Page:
Another plus point over the SB-700 is that regular i-TTL and i-TTL-BL (Balanced Light) flash metering modes are both available in the full range of camera exposure modes, whereas regular i-TTL mode is only available with the SB-700 when using the camera in spot metering mode.

Nikon Speedlight SB-5000

(Image credit: Nikon)

Performance

Punching above its Gn 55 rating, maximum output from the SB-5000 equals or exceeds that of many Gn 60-64 flashguns on the market. Recycling speeds are also particularly rapid, even when using AA cells, rather than Nikon’s optional power pack.

Lab results

We test all available features for each flashgun that goes through out labs. To test power output, we used a Sekonic flash meter placed at a distance of one meter from each flashgun. We check the complete range of manual power settings, in one-stop increments. Based on a sensitivity of ISO 100, the figures correlate directly with the Gn (Guide number). The results are double-checked by taking shots of a gray card with the appropriate lens apertures and using the camera’s histogram display in playback mode. This is done for flash zoom settings of 24mm, 50mm and 105mm (in full-frame terms), where available.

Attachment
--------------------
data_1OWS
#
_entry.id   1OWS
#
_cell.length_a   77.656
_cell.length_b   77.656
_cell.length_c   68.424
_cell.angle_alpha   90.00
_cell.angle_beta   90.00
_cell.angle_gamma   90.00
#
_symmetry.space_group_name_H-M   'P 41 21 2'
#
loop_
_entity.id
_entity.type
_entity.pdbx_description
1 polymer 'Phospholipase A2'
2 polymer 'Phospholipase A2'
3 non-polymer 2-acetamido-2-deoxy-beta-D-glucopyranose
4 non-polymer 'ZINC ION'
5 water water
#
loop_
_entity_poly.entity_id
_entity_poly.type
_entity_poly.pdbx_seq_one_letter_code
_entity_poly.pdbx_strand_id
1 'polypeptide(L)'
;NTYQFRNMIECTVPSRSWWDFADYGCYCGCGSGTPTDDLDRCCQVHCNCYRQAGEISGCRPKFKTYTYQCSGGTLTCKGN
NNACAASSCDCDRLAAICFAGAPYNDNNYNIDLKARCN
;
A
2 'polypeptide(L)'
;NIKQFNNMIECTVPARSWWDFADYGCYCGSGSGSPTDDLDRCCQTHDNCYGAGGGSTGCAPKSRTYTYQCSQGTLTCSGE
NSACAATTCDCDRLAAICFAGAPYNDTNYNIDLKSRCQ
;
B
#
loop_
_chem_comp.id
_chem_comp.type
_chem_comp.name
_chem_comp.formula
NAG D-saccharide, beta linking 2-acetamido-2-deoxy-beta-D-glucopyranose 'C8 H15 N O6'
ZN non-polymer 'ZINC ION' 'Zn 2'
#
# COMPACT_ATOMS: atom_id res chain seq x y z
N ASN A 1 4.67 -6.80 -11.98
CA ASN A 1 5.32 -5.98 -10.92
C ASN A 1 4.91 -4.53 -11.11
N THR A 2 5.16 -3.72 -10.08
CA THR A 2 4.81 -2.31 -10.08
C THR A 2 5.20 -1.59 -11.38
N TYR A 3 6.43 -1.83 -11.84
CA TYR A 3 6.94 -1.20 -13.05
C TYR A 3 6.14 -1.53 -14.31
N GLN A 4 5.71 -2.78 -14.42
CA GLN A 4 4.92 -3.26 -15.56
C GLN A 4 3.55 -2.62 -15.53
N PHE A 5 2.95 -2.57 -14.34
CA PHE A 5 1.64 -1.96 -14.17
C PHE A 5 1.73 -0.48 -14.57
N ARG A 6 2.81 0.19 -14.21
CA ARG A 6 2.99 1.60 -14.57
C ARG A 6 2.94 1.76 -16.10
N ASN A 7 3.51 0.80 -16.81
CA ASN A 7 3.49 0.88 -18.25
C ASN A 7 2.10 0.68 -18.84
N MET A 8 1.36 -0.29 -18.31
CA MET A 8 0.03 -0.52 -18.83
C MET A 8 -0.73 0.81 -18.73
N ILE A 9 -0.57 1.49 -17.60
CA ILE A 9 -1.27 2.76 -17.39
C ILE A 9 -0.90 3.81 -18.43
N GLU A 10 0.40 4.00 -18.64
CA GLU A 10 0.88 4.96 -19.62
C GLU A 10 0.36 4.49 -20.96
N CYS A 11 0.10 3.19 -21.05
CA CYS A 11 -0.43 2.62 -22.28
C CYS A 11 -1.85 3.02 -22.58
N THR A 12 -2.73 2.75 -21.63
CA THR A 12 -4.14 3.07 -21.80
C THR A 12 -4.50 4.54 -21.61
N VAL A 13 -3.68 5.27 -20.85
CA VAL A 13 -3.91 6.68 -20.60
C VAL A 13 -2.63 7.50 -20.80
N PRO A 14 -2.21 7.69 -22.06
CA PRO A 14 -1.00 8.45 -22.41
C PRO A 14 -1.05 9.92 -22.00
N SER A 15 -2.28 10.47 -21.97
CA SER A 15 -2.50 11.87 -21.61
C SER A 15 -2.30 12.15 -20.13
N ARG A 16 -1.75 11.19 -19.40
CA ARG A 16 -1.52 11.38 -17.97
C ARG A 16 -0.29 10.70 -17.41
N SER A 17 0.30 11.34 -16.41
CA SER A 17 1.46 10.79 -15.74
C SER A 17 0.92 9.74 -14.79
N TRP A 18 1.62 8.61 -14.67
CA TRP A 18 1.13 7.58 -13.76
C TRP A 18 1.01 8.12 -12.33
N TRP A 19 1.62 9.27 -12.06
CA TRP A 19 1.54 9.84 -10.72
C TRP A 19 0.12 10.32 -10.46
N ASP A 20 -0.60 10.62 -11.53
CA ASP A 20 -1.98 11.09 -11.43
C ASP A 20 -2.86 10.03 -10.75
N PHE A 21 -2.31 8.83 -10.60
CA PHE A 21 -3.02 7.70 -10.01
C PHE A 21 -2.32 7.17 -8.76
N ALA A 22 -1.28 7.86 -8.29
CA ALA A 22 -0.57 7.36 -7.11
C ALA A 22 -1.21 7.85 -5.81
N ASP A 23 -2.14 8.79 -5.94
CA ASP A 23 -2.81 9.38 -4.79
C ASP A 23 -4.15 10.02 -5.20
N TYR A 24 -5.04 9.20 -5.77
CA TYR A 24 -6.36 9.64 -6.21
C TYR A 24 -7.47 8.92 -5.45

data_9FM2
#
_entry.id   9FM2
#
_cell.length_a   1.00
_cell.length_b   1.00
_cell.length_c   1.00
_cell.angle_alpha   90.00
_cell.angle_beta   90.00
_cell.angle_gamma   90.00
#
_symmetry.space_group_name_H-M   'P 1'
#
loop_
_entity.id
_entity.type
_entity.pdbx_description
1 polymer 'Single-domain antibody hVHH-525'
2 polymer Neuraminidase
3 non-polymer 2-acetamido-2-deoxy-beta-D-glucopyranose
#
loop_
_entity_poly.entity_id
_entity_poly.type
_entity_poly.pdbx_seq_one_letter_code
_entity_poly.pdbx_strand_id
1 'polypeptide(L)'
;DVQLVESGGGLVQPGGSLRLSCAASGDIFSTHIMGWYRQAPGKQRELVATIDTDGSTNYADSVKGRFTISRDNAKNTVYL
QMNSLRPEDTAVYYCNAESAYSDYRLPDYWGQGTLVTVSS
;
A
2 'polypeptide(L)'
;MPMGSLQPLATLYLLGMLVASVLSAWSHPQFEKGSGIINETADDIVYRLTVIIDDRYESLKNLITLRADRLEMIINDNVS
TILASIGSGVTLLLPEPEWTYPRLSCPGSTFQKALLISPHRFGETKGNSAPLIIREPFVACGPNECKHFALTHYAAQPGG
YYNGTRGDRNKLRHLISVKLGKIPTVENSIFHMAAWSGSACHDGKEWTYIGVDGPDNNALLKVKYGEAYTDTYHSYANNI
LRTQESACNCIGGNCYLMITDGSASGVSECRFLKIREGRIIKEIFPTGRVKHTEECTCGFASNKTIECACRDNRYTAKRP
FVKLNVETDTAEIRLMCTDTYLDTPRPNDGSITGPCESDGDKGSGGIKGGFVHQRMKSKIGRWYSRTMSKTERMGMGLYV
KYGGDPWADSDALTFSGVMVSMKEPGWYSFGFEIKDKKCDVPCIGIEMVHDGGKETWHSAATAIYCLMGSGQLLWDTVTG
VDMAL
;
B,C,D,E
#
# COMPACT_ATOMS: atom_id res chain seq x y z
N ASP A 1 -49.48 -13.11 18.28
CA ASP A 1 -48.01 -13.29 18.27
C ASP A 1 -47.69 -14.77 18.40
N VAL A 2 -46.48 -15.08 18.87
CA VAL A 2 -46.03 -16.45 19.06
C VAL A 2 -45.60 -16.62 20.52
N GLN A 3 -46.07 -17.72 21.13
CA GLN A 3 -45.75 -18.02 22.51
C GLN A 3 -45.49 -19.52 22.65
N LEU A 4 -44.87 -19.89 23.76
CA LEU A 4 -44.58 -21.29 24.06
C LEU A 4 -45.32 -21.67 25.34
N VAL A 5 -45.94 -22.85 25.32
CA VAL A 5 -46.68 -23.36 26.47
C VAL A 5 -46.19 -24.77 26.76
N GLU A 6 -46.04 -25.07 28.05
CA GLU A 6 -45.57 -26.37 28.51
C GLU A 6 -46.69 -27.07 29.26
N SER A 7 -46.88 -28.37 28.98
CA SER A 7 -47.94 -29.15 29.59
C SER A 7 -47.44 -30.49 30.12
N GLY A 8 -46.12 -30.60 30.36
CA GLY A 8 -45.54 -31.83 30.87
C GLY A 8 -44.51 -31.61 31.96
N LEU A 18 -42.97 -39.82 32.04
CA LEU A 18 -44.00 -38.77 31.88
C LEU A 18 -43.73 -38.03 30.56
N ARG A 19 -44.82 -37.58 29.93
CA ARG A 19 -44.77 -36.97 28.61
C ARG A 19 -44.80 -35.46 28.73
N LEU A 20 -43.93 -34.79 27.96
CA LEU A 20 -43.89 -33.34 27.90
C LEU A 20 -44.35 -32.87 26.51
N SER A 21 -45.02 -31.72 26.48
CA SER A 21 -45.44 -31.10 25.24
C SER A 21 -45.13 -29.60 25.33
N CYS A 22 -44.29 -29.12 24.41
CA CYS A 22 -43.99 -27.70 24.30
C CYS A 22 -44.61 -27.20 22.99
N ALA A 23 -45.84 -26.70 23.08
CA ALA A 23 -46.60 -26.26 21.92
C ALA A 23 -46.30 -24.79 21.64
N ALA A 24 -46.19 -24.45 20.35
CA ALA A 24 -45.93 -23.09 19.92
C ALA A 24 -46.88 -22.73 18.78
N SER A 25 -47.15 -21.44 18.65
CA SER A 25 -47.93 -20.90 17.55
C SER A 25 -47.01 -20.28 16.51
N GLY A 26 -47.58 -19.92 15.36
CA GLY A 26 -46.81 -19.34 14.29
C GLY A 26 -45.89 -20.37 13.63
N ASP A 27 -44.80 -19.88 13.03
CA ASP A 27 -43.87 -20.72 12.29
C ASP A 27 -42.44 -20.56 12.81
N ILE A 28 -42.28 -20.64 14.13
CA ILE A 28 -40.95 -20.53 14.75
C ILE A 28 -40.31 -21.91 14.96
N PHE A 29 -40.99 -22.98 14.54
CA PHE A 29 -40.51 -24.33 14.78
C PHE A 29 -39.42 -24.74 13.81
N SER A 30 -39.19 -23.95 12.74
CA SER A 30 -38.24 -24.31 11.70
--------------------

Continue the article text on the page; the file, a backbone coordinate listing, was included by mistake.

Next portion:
We also check the accuracy and consistency of electronic/intelligent TTL (Through The Lens) flash metering, and the speed with which each flashgun can recycle to a state of readiness after a full-power flash, using both Ni-MH and alkaline cells, or a Li-ion power pack where supplied.

Power output:

(Image credit: Future)
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In our tests, the SB-5000 eased ahead of many competing flashguns with higher Gn ratings for maximum available intensity, throughout the zoom range.